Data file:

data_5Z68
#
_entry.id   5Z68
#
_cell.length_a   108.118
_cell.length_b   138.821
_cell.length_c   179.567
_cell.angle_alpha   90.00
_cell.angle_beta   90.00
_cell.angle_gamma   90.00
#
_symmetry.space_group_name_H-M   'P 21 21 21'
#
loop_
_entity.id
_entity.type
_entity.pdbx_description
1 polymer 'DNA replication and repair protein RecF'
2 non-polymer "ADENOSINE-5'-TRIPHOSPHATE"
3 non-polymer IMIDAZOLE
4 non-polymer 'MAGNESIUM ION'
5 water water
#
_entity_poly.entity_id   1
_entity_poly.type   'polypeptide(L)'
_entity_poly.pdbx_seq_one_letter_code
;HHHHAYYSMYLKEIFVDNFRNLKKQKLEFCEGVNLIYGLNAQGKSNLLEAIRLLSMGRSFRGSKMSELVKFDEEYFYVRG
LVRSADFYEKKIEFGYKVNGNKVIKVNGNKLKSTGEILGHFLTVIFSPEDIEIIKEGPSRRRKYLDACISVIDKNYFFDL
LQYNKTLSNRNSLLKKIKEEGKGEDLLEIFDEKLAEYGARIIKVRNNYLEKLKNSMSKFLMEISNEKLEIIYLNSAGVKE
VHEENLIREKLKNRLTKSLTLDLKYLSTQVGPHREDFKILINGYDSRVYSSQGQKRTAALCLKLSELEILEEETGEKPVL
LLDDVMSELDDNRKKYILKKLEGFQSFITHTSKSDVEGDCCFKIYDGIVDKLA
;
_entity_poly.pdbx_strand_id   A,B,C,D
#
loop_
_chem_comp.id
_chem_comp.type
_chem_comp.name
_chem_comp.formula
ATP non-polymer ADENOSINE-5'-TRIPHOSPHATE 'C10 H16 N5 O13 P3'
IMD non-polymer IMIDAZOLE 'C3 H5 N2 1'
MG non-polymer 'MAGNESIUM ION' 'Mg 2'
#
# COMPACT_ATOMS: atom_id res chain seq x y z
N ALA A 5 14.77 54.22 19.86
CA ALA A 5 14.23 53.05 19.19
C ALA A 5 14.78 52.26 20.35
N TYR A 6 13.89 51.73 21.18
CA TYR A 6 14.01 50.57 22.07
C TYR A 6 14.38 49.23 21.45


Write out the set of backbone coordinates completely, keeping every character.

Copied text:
data_5Z68
#
_entry.id   5Z68
#
_cell.length_a   108.118
_cell.length_b   138.821
_cell.length_c   179.567
_cell.angle_alpha   90.00
_cell.angle_beta   90.00
_cell.angle_gamma   90.00
#
_symmetry.space_group_name_H-M   'P 21 21 21'
#
loop_
_entity.id
_entity.type
_entity.pdbx_description
1 polymer 'DNA replication and repair protein RecF'
2 non-polymer "ADENOSINE-5'-TRIPHOSPHATE"
3 non-polymer IMIDAZOLE
4 non-polymer 'MAGNESIUM ION'
5 water water
#
_entity_poly.entity_id   1
_entity_poly.type   'polypeptide(L)'
_entity_poly.pdbx_seq_one_letter_code
;HHHHAYYSMYLKEIFVDNFRNLKKQKLEFCEGVNLIYGLNAQGKSNLLEAIRLLSMGRSFRGSKMSELVKFDEEYFYVRG
LVRSADFYEKKIEFGYKVNGNKVIKVNGNKLKSTGEILGHFLTVIFSPEDIEIIKEGPSRRRKYLDACISVIDKNYFFDL
LQYNKTLSNRNSLLKKIKEEGKGEDLLEIFDEKLAEYGARIIKVRNNYLEKLKNSMSKFLMEISNEKLEIIYLNSAGVKE
VHEENLIREKLKNRLTKSLTLDLKYLSTQVGPHREDFKILINGYDSRVYSSQGQKRTAALCLKLSELEILEEETGEKPVL
LLDDVMSELDDNRKKYILKKLEGFQSFITHTSKSDVEGDCCFKIYDGIVDKLA
;
_entity_poly.pdbx_strand_id   A,B,C,D
#
loop_
_chem_comp.id
_chem_comp.type
_chem_comp.name
_chem_comp.formula
ATP non-polymer ADENOSINE-5'-TRIPHOSPHATE 'C10 H16 N5 O13 P3'
IMD non-polymer IMIDAZOLE 'C3 H5 N2 1'
MG non-polymer 'MAGNESIUM ION' 'Mg 2'
#
# COMPACT_ATOMS: atom_id res chain seq x y z
N ALA A 5 14.77 54.22 19.86
CA ALA A 5 14.23 53.05 19.19
C ALA A 5 14.78 52.26 20.35
N TYR A 6 13.89 51.73 21.18
CA TYR A 6 14.01 50.57 22.07
C TYR A 6 14.38 49.23 21.45